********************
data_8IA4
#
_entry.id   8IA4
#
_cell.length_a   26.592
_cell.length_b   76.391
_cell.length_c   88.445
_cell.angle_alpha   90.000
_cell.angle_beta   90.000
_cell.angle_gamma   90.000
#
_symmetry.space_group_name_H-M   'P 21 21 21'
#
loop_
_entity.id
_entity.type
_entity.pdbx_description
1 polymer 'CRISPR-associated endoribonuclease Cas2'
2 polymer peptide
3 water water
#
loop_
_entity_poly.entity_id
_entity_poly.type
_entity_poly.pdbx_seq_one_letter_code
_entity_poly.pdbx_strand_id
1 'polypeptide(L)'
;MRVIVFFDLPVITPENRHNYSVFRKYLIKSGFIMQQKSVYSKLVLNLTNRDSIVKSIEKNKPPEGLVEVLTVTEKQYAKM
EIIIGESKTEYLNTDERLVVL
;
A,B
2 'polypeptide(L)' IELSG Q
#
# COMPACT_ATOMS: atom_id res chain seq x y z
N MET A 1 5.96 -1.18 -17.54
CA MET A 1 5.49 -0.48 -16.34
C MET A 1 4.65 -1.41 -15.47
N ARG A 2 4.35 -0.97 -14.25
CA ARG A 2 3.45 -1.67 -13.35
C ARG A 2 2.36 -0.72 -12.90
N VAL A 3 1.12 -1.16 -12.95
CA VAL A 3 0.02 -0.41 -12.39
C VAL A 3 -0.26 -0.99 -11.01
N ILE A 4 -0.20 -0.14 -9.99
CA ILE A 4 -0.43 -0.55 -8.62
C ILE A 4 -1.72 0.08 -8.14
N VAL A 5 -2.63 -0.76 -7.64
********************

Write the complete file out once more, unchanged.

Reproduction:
data_8IA4
#
_entry.id   8IA4
#
_cell.length_a   26.592
_cell.length_b   76.391
_cell.length_c   88.445
_cell.angle_alpha   90.000
_cell.angle_beta   90.000
_cell.angle_gamma   90.000
#
_symmetry.space_group_name_H-M   'P 21 21 21'
#
loop_
_entity.id
_entity.type
_entity.pdbx_description
1 polymer 'CRISPR-associated endoribonuclease Cas2'
2 polymer peptide
3 water water
#
loop_
_entity_poly.entity_id
_entity_poly.type
_entity_poly.pdbx_seq_one_letter_code
_entity_poly.pdbx_strand_id
1 'polypeptide(L)'
;MRVIVFFDLPVITPENRHNYSVFRKYLIKSGFIMQQKSVYSKLVLNLTNRDSIVKSIEKNKPPEGLVEVLTVTEKQYAKM
EIIIGESKTEYLNTDERLVVL
;
A,B
2 'polypeptide(L)' IELSG Q
#
# COMPACT_ATOMS: atom_id res chain seq x y z
N MET A 1 5.96 -1.18 -17.54
CA MET A 1 5.49 -0.48 -16.34
C MET A 1 4.65 -1.41 -15.47
N ARG A 2 4.35 -0.97 -14.25
CA ARG A 2 3.45 -1.67 -13.35
C ARG A 2 2.36 -0.72 -12.90
N VAL A 3 1.12 -1.16 -12.95
CA VAL A 3 0.02 -0.41 -12.39
C VAL A 3 -0.26 -0.99 -11.01
N ILE A 4 -0.20 -0.14 -9.99
CA ILE A 4 -0.43 -0.55 -8.62
C ILE A 4 -1.72 0.08 -8.14
N VAL A 5 -2.63 -0.76 -7.64